If Firm A chooses option 2, Firm A must use a broker to find a party to take the other side of the position (contra party), which is a hedged position in highly correlated products, with some basis risk. Since these are highly correlated indexes (SPIKE and VIX), if one were to find another participant (or participants), the optimal transaction would be to trade the 10,000 SPIKES option combos and 1,000 VIX futures as a single trade. If a contra party (Firm B) to the trade can be located, Firm A and Firm B will have to agree to a price for the “package.” Once a price is agreed upon there will have to be two trades between the parties as the products trade on two different market centers with the options trading only on the MIAX Options Exchange and the VIX futures trading only on the Cboe Futures Exchange (“CFE”).

To facilitate this type of exchange, the Exchange is proposing to adopt a new order type that will permit a Member to convert their hedge in VIX futures into SPIKES options combos, a synthetic equivalent, that does not carry any basis risk (the proposed order type can also be used to exchange SPIKES options combos for a corresponding futures position in order to reduce margin and capital requirements). If both the SPIKES option combos on MIAX Options and the VIX futures on the CFE are executed as a “clean cross” Firm A is left with a long position of 10,000 SPIKES calls perfectly hedged with 10,000 short SPIKES option combos, while Firm B has a hedged position long 10,000 SPIKES options combos and a short position of 1,000 VIX futures. If the transaction is not executed as a clean cross and the options transaction is exposed to the market, there is an additional risk that a 3rd party could join the transaction on MIAX Options and purchase 5,000 SPIKES options, which would leave Firm B with a long position of 5,000 SPIKES option combos, but a short position of 1,000 VIX futures, leaving a portion of the transaction unhedged.

Therefore, the Exchange now proposes to amend Interpretations and Policies of Exchange Rule 518, to adopt new Policy .08, Related Futures Cross (“RFC”) Orders. The Exchange proposes to adopt rule text that will provide that: (a) An EEM [8] may execute an RFC order, which is comprised of a SPIKES options combo coupled with a contra-side order or orders totaling an equal number of option combo orders, which is identified to the Exchange as being part of an exchange of option contracts for related futures positions. For purposes of RFC orders:

(1) In order to execute an RFC order an EEM must submit the RFC to the System,[9] which may execute automatically on entry without exposure.

(2) An EEM may execute an RFC order pursuant to subparagraph (1) above only if: (i) Each option leg executes at a price that complies with Exchange Rule 518(c), provided that no option leg executes at the same price as a Priority Customer Order [10] in the Simple Book; (ii) each option leg executes at a price at or between the NBBO [11] for the applicable series; and (iii) the execution price is better than the price of any complex order resting in the Strategy Book,[12] unless the RFC order is a Priority Customer Order and the resting complex order is a non-Priority Customer Order, in which case the execution price may be the same as or better than the price of the resting complex order. The System cancels an RFC order if it cannot execute.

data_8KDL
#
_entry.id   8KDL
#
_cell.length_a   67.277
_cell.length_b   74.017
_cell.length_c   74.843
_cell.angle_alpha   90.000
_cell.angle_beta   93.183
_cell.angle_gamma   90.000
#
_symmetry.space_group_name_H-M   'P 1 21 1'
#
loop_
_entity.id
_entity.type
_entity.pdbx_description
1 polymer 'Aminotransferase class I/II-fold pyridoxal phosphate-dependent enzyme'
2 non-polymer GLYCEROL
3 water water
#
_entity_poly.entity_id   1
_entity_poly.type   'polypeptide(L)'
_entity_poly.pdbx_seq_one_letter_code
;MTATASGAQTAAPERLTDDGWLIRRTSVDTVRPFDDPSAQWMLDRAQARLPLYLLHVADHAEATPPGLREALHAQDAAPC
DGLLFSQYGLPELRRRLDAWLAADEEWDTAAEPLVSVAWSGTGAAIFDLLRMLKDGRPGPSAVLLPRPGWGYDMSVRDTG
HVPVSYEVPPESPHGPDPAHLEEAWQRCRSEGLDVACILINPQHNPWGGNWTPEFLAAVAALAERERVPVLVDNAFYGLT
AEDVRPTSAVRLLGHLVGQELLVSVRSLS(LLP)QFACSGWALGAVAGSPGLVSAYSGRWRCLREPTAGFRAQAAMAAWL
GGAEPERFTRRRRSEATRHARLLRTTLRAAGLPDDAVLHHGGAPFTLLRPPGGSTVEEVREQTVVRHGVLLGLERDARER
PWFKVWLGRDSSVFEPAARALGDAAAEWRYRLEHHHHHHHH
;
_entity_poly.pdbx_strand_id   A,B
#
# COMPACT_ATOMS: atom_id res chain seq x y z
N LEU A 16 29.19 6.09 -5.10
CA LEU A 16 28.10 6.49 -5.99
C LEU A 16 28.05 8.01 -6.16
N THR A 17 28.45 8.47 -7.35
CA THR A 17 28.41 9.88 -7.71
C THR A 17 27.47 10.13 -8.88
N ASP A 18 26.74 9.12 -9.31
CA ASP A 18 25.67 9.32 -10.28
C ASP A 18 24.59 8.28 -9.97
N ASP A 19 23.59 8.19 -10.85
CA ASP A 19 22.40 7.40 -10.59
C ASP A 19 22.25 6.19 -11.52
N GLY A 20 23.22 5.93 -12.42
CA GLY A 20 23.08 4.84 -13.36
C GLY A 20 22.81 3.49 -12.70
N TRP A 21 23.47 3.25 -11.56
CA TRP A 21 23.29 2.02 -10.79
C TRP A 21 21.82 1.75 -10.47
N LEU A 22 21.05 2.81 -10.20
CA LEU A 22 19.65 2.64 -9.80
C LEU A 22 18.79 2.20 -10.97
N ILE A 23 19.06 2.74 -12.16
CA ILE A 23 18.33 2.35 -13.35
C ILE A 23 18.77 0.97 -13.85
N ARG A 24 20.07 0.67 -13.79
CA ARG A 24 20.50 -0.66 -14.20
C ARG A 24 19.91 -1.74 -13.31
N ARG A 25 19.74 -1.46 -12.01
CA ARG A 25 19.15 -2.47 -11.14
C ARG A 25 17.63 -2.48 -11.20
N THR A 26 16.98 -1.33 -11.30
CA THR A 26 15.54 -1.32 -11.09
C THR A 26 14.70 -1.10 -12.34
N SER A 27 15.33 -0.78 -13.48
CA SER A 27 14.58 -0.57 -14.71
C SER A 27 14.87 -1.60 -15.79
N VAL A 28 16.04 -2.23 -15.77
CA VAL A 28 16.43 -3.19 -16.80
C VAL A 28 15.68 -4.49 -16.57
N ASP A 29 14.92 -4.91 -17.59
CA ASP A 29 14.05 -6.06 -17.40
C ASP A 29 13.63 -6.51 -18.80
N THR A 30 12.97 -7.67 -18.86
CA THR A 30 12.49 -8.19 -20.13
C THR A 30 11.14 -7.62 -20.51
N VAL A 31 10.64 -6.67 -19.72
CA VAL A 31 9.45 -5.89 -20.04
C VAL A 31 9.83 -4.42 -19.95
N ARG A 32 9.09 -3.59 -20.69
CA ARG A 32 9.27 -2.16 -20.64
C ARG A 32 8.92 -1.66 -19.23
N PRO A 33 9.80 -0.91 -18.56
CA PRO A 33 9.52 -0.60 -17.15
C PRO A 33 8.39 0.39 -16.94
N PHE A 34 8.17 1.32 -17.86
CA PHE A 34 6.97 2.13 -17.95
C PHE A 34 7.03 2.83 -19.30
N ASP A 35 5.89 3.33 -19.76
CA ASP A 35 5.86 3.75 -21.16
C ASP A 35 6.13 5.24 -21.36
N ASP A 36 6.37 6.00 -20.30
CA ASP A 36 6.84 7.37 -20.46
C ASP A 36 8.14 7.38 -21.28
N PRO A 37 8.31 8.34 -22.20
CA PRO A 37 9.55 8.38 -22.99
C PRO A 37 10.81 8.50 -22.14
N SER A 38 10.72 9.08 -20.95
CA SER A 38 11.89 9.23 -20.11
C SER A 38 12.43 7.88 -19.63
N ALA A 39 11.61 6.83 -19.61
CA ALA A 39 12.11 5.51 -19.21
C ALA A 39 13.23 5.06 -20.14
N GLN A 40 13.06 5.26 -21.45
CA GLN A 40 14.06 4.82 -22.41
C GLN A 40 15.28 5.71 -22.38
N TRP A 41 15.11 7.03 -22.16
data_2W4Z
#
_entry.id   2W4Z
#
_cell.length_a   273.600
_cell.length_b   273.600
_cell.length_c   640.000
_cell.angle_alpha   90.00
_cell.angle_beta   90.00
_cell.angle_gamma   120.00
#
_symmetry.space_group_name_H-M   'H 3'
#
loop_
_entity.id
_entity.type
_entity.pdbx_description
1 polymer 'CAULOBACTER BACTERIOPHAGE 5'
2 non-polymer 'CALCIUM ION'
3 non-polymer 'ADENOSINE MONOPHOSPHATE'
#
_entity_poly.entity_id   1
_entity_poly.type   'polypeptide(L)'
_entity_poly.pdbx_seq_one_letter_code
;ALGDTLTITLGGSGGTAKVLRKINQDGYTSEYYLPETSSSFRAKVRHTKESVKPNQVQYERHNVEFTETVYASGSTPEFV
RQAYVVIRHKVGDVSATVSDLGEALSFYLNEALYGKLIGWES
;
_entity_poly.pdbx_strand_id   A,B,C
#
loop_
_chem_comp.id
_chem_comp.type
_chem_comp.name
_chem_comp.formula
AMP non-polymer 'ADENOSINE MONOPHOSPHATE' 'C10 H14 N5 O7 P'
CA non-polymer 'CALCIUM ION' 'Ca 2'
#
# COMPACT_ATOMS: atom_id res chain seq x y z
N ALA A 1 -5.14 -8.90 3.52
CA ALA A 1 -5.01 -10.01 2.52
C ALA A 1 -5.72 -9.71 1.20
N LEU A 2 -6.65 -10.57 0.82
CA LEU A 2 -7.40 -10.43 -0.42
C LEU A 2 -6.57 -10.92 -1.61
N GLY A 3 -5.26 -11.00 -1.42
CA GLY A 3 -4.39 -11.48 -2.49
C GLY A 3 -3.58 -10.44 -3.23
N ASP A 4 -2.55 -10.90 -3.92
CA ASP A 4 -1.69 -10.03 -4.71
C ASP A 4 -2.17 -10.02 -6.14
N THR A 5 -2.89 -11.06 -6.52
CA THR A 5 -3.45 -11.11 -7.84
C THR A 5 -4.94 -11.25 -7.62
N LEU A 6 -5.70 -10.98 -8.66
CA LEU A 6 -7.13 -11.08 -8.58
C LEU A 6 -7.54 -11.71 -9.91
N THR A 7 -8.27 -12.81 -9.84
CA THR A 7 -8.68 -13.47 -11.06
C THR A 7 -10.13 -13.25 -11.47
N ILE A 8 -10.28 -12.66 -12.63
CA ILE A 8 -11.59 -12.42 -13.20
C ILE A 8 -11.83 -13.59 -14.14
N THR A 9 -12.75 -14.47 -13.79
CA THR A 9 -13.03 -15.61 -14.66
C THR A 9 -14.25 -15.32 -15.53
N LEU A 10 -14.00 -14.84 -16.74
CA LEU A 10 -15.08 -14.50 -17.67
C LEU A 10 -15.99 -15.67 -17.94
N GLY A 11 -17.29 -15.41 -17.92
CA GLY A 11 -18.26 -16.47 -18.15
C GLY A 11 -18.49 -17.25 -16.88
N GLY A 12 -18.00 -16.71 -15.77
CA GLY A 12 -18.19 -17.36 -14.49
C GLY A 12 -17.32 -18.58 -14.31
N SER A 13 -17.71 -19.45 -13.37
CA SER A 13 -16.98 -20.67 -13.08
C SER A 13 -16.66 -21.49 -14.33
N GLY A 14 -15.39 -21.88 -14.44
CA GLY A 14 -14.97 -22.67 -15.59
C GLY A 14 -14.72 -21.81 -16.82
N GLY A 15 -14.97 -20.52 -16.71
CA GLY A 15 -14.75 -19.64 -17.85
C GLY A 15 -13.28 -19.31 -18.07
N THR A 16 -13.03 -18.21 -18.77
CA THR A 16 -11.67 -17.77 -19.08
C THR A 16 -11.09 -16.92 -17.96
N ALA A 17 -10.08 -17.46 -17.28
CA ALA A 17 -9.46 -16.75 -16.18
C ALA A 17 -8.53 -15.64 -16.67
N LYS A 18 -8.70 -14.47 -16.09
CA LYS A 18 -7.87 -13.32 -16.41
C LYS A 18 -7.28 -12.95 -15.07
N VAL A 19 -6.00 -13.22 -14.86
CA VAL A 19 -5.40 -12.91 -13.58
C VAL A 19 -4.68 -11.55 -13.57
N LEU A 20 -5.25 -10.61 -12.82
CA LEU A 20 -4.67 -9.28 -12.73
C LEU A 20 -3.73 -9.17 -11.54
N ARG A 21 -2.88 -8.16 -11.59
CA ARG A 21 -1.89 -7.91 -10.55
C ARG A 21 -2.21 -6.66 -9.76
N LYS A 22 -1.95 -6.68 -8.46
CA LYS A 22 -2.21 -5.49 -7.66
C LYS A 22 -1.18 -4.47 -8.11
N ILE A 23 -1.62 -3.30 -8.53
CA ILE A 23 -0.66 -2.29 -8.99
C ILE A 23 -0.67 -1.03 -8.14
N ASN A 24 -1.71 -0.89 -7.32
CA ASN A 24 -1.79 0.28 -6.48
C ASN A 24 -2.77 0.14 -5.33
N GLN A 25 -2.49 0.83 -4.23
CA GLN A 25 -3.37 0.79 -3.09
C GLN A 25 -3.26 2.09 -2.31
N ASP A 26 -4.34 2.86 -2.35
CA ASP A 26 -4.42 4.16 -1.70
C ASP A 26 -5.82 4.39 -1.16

(3) An RFC order may only be entered in the standard increment applicable to the class under Rule 518(c)(1).

(4) For purposes of this subparagraph (a), a SPIKES options combo is a two-Start Printed Page 30781legged order with one leg to purchase (sell) SPIKE calls and another leg to sell (purchase) the same number of SPIKE puts with the same expiration date and strike price.

(5) For purposes of this subparagraph (a), an exchange of option contracts for related futures positions is a transaction entered into by market participants seeking to swap option positions with related futures positions with related exposures.

(a) A related futures position is a position in a futures contract with either the same underlying as, or a high degree of price correlation to, the underlying of the option combo in the RFC order so that the execution of the option combos in the RFC order would serve as an appropriate hedge for the related future positions.

(b) In an exchange of contracts for related positions, one party(ies) must be the buyer(s) of (or the holder(s) of) the long market exposure associated with the options positions and the seller(s) of corresponding futures contracts and the other party(ies) must be the seller(s) of (or holder(s) of) the short market exposure associated with the options positions and the buyer(s) of the corresponding futures contracts.[13] The quantity of the option contracts executed as part of the RFC order must correlate to the quantity represented by the related futures position portion of the exchange.

(6) An RFC order may be executed only during Regular Trading Hours and contemporaneously with the execution of the related futures position portion of the exchange.

(7) The transaction involving the related futures position of the exchange must comply with all applicable rules of the designated contract market on which the futures are listed for trading.